7 Responses to Dairying is diversification

  1. Good post Ele. I well remember the Holyoake years, and the strength of the sheep farming industry. I can also remember the “butter mountain” in Europe where we struggled to find buyers for our dairy produce. How things have changed!


  2. Armchair Critic says:

    I’m not convinced Ele.
    It looks a lot like we’ve moved from one farming output to a different one. Rather than living off the sheep’s back we now live off the cow’s udder. That’s substitution, not diversification.
    Considering that Fonterra is by far the largest player in the dairy sector, whereas there were and still are range of meat companies (and the virtues of this are a separate debate), the diversity 40 years back was greater.
    Looking at it from another perspective, both then and now we relied on the fertility of the land, and on that basis we have neither substituted nor diversified.
    Suggesting that Labour’s line of questioning shows they hate the dairy sector is indicative of paranoia or poor comprehension. The questioning was clearly about the economy in general; I reckon you should not take it so personally.
    BTW the link to NBR is hidden behind a paywall (so I can only read it at work) and isn’t very helpful for supporting your argument.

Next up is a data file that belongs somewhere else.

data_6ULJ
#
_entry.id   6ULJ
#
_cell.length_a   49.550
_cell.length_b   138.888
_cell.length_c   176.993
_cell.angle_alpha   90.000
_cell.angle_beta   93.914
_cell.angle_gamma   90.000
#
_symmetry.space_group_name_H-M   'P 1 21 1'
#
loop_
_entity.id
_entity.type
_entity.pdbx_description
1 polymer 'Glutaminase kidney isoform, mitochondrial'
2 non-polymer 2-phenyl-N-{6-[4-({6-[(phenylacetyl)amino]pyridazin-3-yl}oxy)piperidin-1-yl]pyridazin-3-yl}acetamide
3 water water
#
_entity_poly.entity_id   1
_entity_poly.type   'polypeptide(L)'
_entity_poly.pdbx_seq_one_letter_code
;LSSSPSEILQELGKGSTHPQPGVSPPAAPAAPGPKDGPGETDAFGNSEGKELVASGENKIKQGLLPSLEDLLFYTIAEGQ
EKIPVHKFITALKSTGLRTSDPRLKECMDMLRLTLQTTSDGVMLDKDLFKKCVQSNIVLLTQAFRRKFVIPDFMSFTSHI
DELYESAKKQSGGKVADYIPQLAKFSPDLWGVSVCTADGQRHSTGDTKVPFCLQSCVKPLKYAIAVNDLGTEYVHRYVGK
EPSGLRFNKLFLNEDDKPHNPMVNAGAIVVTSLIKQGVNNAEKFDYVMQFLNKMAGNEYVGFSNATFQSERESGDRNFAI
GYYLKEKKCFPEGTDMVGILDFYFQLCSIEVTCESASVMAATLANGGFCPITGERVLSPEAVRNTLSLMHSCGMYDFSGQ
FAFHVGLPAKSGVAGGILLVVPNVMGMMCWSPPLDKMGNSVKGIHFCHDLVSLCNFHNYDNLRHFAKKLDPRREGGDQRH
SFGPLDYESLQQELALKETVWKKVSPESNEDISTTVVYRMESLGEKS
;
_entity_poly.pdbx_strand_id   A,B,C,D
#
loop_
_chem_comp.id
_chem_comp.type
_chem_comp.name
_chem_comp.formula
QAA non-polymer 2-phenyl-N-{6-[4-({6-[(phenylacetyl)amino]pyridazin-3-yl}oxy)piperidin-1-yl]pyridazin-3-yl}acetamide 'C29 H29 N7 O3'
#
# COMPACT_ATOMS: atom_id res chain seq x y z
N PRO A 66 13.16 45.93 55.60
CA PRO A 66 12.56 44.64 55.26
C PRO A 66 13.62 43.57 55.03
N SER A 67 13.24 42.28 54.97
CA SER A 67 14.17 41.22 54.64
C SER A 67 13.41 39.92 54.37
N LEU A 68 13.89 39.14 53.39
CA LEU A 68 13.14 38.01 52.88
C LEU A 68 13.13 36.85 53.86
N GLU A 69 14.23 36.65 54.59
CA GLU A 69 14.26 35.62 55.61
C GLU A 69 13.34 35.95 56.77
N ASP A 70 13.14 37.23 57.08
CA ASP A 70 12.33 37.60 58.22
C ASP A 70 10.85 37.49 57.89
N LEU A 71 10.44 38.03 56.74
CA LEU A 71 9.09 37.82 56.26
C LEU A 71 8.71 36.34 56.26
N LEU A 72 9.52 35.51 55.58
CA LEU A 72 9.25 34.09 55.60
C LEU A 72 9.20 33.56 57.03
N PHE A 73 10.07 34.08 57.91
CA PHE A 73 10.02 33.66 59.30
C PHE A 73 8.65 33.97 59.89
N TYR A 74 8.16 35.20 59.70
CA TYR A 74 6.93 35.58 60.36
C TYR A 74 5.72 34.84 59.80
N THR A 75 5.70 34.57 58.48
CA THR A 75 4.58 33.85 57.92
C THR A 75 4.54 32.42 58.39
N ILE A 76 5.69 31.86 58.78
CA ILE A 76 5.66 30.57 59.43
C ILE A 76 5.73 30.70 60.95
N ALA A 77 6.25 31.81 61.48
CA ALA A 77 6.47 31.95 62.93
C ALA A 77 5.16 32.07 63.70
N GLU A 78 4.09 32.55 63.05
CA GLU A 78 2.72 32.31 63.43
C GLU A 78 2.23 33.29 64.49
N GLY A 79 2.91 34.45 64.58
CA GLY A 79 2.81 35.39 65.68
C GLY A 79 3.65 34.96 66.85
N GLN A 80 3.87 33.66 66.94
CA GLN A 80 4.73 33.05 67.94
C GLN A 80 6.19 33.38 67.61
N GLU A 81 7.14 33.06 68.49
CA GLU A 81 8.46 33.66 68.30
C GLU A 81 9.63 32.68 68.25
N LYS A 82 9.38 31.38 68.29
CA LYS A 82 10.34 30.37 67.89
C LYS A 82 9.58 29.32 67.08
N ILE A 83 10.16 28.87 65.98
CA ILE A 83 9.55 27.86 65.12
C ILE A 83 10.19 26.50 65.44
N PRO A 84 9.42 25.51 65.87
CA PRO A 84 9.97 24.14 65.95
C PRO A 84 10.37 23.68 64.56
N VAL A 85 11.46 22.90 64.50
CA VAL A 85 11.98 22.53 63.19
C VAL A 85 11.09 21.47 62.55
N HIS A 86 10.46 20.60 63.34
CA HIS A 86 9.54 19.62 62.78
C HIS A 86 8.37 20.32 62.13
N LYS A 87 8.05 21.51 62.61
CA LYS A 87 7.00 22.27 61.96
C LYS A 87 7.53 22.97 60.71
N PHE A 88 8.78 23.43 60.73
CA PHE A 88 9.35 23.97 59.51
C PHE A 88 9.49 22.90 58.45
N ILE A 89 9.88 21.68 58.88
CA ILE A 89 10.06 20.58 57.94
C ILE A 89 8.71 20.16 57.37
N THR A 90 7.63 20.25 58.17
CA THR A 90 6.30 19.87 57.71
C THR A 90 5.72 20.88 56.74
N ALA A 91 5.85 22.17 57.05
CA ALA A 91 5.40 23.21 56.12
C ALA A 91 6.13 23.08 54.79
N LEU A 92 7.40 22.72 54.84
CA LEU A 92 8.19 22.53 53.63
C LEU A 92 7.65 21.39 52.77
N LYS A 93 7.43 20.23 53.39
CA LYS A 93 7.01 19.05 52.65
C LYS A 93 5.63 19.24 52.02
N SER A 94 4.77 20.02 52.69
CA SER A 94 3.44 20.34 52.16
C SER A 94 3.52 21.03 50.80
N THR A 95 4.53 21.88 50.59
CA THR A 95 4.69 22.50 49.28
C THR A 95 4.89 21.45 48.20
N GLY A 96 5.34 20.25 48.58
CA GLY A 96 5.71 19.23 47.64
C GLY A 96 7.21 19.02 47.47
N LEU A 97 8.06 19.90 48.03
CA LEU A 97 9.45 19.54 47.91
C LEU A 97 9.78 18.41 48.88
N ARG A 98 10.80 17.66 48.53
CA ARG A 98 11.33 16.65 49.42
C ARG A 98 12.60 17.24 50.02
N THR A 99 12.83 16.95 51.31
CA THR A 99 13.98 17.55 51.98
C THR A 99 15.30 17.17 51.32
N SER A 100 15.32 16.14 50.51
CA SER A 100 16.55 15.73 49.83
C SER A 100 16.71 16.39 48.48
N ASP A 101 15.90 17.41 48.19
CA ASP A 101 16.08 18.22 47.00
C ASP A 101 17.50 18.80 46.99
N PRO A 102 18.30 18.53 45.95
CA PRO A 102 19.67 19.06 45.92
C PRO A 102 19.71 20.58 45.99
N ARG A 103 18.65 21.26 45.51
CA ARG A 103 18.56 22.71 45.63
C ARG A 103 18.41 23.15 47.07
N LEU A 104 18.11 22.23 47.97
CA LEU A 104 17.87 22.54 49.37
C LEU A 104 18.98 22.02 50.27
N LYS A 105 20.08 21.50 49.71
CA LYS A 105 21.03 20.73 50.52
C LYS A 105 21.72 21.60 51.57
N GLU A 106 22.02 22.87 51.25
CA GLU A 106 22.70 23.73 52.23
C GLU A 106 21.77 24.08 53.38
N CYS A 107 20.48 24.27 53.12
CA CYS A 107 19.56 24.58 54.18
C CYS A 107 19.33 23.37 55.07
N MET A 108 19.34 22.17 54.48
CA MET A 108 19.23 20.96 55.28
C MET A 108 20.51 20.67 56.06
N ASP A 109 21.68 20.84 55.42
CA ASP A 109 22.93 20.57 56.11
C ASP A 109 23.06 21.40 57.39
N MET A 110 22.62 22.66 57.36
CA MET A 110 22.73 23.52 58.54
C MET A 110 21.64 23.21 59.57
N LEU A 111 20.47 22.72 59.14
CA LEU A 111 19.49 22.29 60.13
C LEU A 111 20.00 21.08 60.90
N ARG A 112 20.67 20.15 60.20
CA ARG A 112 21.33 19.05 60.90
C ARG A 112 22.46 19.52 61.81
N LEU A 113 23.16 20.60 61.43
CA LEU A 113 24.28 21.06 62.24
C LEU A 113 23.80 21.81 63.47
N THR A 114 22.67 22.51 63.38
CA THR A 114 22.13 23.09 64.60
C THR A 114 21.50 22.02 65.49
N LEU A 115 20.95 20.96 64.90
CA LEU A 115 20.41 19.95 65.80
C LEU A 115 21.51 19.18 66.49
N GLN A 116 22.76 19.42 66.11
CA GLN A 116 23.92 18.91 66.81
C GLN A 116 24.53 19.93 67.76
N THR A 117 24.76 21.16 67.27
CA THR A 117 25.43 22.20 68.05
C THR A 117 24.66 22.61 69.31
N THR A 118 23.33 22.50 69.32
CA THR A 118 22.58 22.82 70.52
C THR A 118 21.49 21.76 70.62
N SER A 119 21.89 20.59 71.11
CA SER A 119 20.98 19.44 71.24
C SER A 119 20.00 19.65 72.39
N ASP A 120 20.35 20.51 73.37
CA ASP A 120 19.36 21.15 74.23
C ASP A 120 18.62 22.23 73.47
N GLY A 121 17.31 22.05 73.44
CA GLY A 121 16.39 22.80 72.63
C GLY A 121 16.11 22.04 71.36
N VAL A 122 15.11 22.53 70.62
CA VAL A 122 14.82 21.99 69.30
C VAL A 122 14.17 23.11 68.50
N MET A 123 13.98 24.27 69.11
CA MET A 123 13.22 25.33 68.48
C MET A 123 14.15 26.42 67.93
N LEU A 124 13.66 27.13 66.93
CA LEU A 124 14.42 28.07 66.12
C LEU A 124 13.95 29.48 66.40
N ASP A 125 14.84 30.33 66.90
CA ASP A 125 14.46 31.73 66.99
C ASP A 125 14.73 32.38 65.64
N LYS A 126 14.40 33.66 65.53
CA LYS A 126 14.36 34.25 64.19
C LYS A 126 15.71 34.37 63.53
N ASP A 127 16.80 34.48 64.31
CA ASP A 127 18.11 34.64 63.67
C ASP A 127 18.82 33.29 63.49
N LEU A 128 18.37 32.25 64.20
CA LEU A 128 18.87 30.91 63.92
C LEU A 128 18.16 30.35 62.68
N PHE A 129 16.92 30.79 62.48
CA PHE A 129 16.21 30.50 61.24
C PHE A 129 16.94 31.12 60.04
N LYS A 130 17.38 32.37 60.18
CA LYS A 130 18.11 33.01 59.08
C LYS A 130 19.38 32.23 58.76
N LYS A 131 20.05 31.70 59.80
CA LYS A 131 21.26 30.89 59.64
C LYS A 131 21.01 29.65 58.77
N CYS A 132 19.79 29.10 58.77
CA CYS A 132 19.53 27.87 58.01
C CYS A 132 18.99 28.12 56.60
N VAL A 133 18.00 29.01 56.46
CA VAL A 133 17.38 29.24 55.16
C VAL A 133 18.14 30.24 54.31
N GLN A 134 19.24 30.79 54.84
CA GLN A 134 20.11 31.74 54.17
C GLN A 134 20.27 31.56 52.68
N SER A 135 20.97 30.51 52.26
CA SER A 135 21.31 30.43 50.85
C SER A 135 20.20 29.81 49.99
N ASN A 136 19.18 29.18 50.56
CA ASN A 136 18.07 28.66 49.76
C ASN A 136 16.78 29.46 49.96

Are you going to the conference? Will you post on the proceedings, assuming you attend?


  3. Mr E says:

    Strange AC. Can you give me an agricultural example of diversification that doesn’t involve substitution?
    Are you suggesting that we shouldn’t rely on the fertile land?
    Face it AC, the left has shown virtually zero support to the dairy since its recent unfortunate incident. This is despite almost no short term negative pricing signals. To me it seems the left are almost willing the dairy industry to fail. Very unpatriotic in my view.


  4. JC says:

    Diversification is an utter bullshit concept in most cases, eg, the UK has just approved a plan for an offshore wind generator plan whereby the tax payer will pay *three* times the market price for wind generated power.

    At the same time the UK govt has produced a plan for a massive increase of diesel fuel generated power for when the wind doesn’t blow.. under the plan hospitals with emergency diesel generators will feed power to the national grid sans wind. It doesn’t take too much imagination to see that hospitals might be forced to forsake patient safety for the “national good” to keep the lights on for the general population who vote. In addition, one of the UK’s biggest power producers is changing from coal to wood.. the wood will be supplied from the forests of the USA.

    Thats three diversifications the UK has done for power.. all are utterly clueless, expensive, dangerous and corrupt.